The argument seems to be that different states have different standards. It seems to me that introducing minimum required standards would be a relatively painless thing to do.

    TORP reform is another one that should be fairly painless to introduce, unless you are a lawyer.

  • Comrade Stalin

    No one wants to be told they cannot get a drug on the NHS because it will only prolong their life for a period deemed to short by some quango.

    Uhm, do you really think that healthcare systems around the world prescribed drugs with no significant evidence showing that they work ? Except possibly in the USA, where bribery of the medical profession by the pharma companies is rife.

  • Comrade Stalin

    I hope I go quietly in my sleep, but if I am ever very sick and there is a drug which will prolong my life and quality of life for a year or so. I do not want to be told that drug is too expensive. Putting a value on someones life is not what the NHS was meant to be or should be doing.

    I know the NHS has changed a bit, but time was you could not get NHS care if you went private for one part of a procedure. It was all private or all NHS. I hope that is one of the changes they made.

  • Comrade Stalin

    The above did happen, thankfully not to me, but it made headlines at the time.

  • DerTer

    I think the following extract from a letter to the London Independent, reproduced in the current edition of The Week, will be of some interest, and I would draw it to the attention particularly of those who think that the US should steer away from the NHS model.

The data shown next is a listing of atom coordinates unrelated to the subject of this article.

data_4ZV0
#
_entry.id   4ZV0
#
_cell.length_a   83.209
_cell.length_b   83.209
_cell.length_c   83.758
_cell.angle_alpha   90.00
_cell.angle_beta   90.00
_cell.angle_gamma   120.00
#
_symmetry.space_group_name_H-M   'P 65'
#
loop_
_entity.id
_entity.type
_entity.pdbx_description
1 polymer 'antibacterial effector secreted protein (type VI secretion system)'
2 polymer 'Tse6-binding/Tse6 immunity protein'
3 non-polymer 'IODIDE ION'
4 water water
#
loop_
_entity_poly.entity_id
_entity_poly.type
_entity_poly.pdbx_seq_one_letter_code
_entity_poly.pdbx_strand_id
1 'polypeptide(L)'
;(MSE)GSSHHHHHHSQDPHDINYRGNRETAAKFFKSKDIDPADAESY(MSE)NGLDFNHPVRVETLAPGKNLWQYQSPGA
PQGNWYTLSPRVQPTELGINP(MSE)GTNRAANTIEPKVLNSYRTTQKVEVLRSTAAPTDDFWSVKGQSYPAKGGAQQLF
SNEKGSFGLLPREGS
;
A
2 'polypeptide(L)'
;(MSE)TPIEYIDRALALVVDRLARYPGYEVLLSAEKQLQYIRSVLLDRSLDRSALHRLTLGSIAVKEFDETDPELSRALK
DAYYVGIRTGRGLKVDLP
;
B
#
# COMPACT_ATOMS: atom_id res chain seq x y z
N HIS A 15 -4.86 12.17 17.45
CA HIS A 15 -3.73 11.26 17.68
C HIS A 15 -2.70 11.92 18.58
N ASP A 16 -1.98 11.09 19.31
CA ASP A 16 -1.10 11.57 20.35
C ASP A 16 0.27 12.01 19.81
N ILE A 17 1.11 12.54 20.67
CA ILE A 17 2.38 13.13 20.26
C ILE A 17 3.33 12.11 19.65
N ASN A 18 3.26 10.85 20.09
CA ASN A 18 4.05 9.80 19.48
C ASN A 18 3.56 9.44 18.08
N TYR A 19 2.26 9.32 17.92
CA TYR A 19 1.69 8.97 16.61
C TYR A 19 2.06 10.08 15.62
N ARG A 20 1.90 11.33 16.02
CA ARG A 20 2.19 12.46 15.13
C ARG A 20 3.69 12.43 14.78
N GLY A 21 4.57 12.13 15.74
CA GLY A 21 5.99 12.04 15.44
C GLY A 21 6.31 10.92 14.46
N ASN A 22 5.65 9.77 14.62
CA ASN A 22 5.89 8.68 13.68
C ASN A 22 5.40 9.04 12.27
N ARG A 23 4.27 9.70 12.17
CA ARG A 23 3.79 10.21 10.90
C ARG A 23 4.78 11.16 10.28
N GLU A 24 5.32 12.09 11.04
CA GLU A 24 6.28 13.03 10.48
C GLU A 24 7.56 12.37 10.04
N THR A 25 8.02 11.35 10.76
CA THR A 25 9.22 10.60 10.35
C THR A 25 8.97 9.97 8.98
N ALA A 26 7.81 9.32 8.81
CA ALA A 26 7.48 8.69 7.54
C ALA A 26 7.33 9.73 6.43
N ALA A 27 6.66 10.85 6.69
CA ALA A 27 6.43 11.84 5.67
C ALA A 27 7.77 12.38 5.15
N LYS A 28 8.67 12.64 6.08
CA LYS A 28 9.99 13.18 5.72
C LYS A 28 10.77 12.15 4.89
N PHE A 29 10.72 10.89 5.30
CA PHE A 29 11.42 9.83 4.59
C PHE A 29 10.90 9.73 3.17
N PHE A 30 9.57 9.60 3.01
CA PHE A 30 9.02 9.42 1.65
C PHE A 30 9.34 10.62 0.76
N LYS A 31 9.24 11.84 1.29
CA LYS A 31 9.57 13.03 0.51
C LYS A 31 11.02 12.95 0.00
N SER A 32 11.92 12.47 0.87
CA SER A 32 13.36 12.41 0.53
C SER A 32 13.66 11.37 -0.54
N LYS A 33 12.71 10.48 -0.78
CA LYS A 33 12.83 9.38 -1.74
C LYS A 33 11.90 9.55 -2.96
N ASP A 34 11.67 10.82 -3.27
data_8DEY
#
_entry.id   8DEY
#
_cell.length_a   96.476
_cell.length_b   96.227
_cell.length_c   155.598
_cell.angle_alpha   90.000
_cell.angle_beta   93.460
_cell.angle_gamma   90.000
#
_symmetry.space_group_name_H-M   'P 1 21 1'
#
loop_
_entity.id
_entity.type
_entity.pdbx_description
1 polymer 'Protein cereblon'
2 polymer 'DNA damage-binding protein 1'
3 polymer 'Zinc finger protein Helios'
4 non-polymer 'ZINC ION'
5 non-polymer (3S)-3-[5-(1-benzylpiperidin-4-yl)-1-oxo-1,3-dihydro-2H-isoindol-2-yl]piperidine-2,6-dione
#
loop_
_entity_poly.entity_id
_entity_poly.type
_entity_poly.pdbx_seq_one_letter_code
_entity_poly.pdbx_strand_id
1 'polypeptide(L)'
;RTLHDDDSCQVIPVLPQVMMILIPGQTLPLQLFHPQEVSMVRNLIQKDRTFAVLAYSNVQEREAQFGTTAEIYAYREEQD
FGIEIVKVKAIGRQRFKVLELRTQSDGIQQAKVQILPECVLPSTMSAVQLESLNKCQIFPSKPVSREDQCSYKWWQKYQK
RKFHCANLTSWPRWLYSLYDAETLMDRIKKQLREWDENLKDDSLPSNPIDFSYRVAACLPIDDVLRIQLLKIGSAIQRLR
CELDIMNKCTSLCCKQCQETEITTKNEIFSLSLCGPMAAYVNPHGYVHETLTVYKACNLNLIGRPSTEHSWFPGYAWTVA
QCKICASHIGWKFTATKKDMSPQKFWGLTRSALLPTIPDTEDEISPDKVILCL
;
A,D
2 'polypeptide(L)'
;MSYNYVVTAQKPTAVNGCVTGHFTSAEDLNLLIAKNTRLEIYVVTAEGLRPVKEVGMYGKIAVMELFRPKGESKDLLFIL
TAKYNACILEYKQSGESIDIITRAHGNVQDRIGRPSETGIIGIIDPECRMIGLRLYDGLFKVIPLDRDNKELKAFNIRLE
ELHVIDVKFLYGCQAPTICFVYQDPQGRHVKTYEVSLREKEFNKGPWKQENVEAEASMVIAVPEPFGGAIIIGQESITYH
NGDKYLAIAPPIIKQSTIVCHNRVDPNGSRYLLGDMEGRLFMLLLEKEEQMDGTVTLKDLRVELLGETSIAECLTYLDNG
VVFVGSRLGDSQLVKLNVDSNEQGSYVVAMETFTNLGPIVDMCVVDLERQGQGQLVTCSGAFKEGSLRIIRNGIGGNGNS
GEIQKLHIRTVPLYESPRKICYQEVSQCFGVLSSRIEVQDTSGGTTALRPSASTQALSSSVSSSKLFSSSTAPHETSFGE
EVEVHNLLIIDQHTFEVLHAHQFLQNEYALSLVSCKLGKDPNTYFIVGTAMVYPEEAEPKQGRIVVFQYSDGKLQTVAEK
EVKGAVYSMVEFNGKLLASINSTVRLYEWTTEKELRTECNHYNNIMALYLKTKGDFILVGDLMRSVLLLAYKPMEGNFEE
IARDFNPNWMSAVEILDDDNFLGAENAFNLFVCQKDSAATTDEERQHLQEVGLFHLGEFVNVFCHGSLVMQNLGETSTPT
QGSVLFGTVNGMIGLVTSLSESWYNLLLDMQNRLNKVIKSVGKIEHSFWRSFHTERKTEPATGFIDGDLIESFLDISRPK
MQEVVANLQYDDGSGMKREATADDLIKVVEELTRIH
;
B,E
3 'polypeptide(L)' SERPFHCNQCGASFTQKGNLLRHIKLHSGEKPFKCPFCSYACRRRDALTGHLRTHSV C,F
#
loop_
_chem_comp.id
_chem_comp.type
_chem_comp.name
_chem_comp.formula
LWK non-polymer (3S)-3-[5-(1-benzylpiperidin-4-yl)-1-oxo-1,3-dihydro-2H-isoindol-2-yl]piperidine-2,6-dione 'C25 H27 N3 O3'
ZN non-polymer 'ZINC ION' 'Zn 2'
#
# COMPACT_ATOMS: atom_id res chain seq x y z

“Having just survived a life-threatening medical experience, I can only express my thanks to the NHS: from the National NHS helpline, which determined that an ambulance was required; to the paramedics, who were knocking on the door within five minutes; to the multitude of medical staff who struggled to find the cause of my condition. The last used a variety of examination procedures including ECG, X-ray and full-body scan to identify the problem and start the treatment that saved my life…With nine stitches in my head and eight units of blood in my body, I spent the next five days as an in-patient under observation…The American critics of the NHS know nothing of which they speak. Being an American living in Britain, I prefer the money-losing socialist NHS, which provides an adequate health service for 100% of the population using 8% of GDP, to the American for-profit system which provides a more-than-adequate service for 80% of the population costing 16% of GDP.”